Brady violations, dual enrollments, and a West Coast conviction.

John Ross · December 29, 2023

New case! Last year, a SWAT team tore up Amy Hadley’s home in South Bend, Ind., searching for a fugitive who was not there, never had been, and had no connection to her family. Officials have refused to pay for the damage. An uncompensated taking in violation of the Fifth Amendment or Article 1, Section 21 of the Indiana Constitution? Or a violation of Article 1, Section 12, which provides that “every person, for injury done to him in his person, property, or reputation, shall have remedy by due course of law”? No doubt all three. Click here to learn more.

  • Transgender woman is serving a 75-year prison term for murder, assault, and burglary. A prison guard repeatedly presses her into giving sexual favors in 2011. He is then convicted. In 2018—after the statute of limitations has lapsed—she files a civil rights suit. Prisoner: Equitable tolling due to the abuse and fear of retaliation. District court: Let’s hold an evidentiary hearing! And denied. Second Circuit (over a dissent): The hearing did not violate the prisoner’s Seventh Amendment rights. And equitable tolling doesn’t apply.
  • Two men were convicted for their roles in a New Orleans armed robbery of an armored truck that left a guard dead. But the feds failed to disclose key info about a cooperating, testifying witness until after trial began—and even then didn’t disclose everything. Fifth Circuit: That later info undermines confidence in the verdict of one of the men, who might be able to get another trial. (Doesn’t help the other.)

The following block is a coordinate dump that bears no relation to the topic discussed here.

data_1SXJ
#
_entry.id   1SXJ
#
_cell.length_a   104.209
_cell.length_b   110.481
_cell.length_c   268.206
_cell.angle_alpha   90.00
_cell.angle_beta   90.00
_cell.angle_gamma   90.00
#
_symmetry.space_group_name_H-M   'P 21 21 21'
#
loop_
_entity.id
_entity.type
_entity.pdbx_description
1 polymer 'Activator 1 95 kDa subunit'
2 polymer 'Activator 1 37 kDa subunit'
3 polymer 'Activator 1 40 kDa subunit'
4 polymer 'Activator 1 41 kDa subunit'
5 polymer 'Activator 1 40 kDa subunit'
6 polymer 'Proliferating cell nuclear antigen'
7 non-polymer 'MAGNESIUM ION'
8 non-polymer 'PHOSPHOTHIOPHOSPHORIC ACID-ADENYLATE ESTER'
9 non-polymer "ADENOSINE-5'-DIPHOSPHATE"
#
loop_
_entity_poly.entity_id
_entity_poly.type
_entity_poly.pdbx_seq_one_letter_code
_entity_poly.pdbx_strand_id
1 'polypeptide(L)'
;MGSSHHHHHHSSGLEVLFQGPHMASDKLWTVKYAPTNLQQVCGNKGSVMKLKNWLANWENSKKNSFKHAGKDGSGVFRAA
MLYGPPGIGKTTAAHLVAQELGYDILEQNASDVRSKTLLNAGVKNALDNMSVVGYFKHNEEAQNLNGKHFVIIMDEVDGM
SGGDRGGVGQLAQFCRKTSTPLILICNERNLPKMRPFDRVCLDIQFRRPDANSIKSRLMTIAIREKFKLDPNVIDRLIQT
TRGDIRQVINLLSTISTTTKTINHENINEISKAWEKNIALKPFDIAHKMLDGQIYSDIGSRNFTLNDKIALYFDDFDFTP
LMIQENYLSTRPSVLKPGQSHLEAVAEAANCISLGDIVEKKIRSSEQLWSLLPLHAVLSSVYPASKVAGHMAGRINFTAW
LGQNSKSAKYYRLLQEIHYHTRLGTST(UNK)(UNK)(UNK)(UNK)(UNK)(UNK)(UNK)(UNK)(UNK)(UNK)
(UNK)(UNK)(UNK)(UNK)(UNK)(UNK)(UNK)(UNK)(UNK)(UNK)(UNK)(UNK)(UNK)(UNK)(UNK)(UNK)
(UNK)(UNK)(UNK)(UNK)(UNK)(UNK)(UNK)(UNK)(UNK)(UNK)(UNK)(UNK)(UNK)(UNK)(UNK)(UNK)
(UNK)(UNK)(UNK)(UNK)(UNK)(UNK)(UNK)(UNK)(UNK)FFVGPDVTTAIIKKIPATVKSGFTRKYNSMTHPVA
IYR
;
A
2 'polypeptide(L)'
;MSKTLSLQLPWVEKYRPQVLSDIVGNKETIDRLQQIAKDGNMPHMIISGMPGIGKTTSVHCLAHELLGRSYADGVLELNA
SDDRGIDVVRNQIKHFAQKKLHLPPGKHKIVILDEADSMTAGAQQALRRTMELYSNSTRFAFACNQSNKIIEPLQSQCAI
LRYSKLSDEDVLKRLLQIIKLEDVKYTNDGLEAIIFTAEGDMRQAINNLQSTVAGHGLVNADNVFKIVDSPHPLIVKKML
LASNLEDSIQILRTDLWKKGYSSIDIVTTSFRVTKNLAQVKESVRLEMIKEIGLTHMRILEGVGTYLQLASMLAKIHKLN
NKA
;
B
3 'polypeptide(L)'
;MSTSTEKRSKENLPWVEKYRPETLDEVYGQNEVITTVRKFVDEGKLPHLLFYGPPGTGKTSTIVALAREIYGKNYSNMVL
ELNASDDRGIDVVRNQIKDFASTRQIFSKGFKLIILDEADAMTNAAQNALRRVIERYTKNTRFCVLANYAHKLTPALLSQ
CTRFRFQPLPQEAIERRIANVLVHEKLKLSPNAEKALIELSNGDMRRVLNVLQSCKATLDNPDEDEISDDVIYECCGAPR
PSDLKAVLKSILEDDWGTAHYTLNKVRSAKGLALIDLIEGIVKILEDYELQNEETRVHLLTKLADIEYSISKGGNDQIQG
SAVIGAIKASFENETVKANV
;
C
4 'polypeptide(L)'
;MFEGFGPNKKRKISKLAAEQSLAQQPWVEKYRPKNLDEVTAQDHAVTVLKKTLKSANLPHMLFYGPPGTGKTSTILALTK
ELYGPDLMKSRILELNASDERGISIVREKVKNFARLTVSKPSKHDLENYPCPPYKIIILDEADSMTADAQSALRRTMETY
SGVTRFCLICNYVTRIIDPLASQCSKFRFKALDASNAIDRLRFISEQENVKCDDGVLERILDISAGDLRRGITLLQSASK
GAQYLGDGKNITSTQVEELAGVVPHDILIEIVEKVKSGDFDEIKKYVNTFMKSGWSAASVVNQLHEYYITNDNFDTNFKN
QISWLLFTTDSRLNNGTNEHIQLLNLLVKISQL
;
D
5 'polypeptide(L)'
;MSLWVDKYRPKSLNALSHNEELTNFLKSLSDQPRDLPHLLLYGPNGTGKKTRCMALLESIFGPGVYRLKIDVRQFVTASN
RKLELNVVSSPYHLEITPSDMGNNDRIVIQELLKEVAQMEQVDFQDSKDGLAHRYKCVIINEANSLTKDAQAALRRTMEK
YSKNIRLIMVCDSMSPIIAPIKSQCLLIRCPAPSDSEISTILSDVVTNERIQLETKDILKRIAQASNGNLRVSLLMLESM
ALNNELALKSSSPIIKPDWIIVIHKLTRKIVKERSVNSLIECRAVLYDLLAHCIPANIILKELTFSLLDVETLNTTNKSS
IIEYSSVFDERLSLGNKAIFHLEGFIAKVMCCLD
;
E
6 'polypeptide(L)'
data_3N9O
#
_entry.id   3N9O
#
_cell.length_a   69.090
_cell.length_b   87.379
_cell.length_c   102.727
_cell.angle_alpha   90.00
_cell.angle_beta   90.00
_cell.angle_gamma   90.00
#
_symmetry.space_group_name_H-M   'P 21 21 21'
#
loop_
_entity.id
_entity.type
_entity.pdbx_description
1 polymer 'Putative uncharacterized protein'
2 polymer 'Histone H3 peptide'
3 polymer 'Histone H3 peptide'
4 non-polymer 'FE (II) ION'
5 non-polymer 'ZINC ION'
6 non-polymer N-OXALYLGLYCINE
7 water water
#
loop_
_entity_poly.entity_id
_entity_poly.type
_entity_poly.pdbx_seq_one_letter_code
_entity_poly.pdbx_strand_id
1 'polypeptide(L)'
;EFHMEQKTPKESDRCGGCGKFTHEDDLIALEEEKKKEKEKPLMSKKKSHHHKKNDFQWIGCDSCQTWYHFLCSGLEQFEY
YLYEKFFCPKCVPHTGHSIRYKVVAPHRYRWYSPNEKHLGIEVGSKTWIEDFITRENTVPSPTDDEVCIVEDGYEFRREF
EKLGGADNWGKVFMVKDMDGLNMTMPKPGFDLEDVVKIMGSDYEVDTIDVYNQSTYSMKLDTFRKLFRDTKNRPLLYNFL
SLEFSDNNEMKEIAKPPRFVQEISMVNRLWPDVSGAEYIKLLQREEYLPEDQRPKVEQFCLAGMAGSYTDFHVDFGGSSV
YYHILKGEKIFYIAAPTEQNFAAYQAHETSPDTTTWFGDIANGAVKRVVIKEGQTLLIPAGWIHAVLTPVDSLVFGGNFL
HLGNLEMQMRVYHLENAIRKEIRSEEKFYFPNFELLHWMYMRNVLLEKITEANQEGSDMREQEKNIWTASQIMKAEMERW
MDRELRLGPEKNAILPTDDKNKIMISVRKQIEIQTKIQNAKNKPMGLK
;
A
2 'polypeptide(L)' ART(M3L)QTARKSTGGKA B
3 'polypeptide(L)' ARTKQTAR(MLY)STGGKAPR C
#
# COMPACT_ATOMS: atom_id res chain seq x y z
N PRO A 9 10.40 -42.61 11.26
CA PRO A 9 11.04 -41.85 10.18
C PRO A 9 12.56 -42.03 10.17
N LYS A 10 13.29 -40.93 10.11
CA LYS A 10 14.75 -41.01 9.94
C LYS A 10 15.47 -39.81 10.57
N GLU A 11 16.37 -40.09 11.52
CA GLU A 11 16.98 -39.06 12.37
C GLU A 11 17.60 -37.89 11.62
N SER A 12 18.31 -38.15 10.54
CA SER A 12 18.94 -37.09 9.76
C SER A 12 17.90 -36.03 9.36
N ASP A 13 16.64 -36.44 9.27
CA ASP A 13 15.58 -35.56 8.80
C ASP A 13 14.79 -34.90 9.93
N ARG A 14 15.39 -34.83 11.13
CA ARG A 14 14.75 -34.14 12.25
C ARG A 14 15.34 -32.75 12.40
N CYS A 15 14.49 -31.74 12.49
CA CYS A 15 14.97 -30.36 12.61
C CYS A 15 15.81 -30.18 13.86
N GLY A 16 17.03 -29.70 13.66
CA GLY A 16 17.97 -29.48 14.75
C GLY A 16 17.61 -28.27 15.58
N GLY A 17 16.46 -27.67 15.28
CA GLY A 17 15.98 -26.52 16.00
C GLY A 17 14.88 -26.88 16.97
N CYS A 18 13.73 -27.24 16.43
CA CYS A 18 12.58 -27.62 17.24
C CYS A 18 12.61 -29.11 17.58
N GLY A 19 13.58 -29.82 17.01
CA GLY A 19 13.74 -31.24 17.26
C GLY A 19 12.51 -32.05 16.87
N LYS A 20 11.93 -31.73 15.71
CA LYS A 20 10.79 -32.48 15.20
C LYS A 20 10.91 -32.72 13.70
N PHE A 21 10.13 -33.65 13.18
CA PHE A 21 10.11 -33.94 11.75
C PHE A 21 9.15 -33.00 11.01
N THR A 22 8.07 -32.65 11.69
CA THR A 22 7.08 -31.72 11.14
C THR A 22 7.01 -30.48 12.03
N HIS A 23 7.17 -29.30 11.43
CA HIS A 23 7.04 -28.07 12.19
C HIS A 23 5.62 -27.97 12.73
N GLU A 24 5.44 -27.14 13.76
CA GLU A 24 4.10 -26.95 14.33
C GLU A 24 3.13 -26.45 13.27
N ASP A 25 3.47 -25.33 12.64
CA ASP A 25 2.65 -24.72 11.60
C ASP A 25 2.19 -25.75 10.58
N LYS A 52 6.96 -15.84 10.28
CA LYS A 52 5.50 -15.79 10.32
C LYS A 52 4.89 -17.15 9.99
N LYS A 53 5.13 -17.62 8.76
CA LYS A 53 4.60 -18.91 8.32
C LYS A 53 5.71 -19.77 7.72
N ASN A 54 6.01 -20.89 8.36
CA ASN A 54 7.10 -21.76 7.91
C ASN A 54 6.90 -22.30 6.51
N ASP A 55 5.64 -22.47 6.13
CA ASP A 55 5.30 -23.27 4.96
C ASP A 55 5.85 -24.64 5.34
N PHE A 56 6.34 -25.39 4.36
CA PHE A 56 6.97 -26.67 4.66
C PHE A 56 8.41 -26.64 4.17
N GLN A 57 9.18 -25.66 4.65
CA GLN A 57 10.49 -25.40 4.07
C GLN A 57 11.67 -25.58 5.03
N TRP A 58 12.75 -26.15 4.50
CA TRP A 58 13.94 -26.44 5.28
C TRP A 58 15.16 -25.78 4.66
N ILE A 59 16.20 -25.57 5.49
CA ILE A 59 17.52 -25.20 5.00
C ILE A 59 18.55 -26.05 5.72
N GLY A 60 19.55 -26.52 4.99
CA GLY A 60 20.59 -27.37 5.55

• Power company says it can’t make a living these days under a federally mandated price cap. It petitions FERC for relief, which is granted. While the matter is on appeal, the new Chair requests a voluntary remand without asking for permission from the other commissioners. Meanwhile, the Commission’s composition changes and it then nixes the price cap relief. Did the Chair have unilateral power to ask for a remand? Sixth Circuit: The statute says “business” requires a quorum of commissioners and a remand request is “business.” Partial dissent: This aggression cannot stand. The milquetoast partial vacatur of the majority ain’t enough.
  • Thanks to the work of enterprising chemists, methamphetamine has gotten more potent, which—this Michigan criminal defendant suggests—wrongly results in low-level dealers being treated like kingpins. Sixth Circuit: Too bad he waived that argument, or at least invited error by not pressing it more forcefully at sentencing. Concurrence: The government waived waiver (but this guy loses anyway).
  • The Individuals with Disabilities Education Act gives federal funds to school districts that provide a “free appropriate public education” to all children with disabilities. But the requirement does not extend to post-secondary education. What to do, then, with dual-credit, dual-enrollment courses at state universities or junior colleges? The Sixth Circuit, in dual rulings, holds they aren’t covered.
  • Kansas City, Mo. police search a tow yard, where they seize business records, recover 16 stolen vehicles, and shoot the owner’s dog. Two months later, an officer asks the tow yard owner to do him a solid and release a car owned by a relative; when the owner refuses, the officer says “it’s game on.” When a recording of the call is released to local media, prosecutors decide to drop the 31 counts of forgery stemming from the search. The owner sues, and the district court rejects all 17 state and federal claims. Eighth Circuit: No error here.
  • Midwesterners love to debate what is in the Midwest, including whether and which Plains states are Midwestern. While Midwest purists and maximalists may disagree about where Nebraska fits, they would all agree that the Cornhusker State is definitely not on the West Coast. So why is this former Nebraska congressman—convicted for lying to the FBI in Lincoln and D.C.—appealing in the Ninth Circuit? The judges are as flummoxed as we are. Conviction vacated for violating the Constitution’s Venue and Vicinage Clauses.

Friends, if you donate to one nonprofit, public interest law firm this year, make it IJ. We will use your money to sue the government, right wrongs, and put bullies in their place—including arguing two potentially landmark cases at the U.S. Supreme Court in 2024. We will also use your money to continue producing this sensible newsletter.